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Post-structuralism is a term for philosophical, theoretical and literary forms of theory that both build upon and reject ideas established by structuralism, the intellectual project that preceded it. Though post-structuralists all present different critiques of structuralism, common themes among them include the rejection of the self-sufficiency of structuralism, as well as an interrogation of the binary oppositions that constitute its structures. Accordingly, post-structuralism discards the idea of interpreting media (or the world) within pre-established, socially-constructed structures.Bensmaïa, Réda. 2005. "Poststructuralism." Pp. 92–93 in
The Columbia History of Twentieth-Century French Thought
', edited by L. Kritzman. Columbia University Press.
Poster, Mark. 1988. "Introduction: Theory and the problem of Context." pp. 5–6 i
''Critical theory and poststructuralism: in search of a context''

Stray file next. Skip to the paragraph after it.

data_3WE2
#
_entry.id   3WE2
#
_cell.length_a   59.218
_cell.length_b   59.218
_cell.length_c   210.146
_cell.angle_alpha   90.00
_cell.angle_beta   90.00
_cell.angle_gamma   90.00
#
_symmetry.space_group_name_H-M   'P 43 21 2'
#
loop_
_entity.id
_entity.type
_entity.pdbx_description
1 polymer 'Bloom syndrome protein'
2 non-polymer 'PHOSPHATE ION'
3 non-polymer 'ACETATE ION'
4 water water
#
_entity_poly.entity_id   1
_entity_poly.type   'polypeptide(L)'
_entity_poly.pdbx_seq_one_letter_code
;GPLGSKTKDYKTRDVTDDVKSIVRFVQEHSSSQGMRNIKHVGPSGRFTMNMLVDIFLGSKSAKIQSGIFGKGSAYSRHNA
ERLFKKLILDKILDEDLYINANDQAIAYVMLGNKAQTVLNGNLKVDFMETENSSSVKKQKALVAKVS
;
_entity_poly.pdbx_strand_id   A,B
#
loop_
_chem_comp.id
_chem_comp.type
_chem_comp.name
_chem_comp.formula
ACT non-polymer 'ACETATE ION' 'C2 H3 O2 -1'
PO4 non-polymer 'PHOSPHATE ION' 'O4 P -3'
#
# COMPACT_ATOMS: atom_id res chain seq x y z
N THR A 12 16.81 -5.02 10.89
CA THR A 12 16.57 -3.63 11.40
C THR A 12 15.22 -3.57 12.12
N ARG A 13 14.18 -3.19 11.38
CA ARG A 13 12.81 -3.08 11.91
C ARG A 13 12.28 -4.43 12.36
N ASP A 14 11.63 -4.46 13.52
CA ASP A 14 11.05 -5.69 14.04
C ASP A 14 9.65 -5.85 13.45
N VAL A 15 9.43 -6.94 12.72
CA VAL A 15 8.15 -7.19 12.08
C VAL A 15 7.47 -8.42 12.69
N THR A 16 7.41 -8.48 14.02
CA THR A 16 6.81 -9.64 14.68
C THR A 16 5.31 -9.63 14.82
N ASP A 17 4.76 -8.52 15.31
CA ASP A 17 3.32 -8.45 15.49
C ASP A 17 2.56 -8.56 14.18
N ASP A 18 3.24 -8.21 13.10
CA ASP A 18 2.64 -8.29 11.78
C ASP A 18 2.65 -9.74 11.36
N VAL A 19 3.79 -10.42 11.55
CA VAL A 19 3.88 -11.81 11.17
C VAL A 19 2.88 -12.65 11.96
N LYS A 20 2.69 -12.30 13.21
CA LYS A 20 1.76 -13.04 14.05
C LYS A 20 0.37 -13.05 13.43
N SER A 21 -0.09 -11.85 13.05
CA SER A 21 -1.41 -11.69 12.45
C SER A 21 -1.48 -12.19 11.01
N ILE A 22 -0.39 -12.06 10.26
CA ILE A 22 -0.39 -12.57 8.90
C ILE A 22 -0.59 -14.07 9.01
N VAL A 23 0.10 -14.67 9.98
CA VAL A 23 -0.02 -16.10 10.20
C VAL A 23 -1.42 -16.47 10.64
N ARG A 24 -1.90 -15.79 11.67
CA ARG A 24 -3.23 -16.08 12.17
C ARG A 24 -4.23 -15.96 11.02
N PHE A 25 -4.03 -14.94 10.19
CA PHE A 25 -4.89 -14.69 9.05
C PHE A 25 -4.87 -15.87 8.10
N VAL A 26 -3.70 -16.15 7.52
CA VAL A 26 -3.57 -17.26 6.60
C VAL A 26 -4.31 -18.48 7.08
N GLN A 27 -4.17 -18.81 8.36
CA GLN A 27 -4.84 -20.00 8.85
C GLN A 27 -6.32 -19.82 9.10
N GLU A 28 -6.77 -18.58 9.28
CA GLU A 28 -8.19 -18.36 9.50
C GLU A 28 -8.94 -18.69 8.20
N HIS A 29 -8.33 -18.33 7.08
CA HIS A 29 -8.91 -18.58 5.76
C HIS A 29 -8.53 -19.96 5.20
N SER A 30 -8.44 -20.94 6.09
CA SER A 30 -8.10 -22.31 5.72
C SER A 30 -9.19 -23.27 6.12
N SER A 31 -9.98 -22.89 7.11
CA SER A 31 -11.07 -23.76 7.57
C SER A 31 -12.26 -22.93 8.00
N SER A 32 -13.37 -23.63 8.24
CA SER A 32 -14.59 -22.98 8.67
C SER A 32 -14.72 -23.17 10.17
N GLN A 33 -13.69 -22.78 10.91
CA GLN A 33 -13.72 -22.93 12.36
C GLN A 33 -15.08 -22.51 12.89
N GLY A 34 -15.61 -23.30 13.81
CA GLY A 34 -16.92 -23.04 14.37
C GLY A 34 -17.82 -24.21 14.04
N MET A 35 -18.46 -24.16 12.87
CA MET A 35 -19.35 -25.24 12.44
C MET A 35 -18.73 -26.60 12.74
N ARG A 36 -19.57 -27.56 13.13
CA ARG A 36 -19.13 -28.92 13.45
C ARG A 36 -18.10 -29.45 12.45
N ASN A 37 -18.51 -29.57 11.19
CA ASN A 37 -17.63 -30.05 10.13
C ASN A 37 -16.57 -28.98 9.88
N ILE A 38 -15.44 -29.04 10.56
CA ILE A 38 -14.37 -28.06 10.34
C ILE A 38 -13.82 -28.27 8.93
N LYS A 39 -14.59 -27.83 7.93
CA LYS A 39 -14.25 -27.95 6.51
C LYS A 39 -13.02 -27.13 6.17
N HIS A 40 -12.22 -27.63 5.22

Merquior, José G. 1987. ''Foucault'', (Fontana Modern Masters series). University of California Press. . While ''structuralism'' proposes that one may understand human culture by means of a structure modeled on language, and that this understanding differs from concrete reality and from abstract ideas by proposing, instead, a "third order" that mediates between the two, a post-structuralist critique might suggest that to build meaning out of such an interpretation, one must (falsely) assume that the definitions of these signs are both valid and fixed, and that the author employing structuralist theory is somehow above and apart from these structures they are describing so as to be able to wholly appreciate them. The rigidity, tendency to categorize, and intimation of universal truths found in structuralist thinking is then a common target of post-structuralist thought, while also building upon structuralist conceptions of reality mediated by the interrelationship between signs. Writers whose works are often characterised as post-structuralist include: Roland Barthes, Jacques Derrida, Michel Foucault, Gilles Deleuze, Judith Butler, Jean Baudrillard and Julia Kristeva, although many theorists who have been called "post-structuralist" have rejected the label.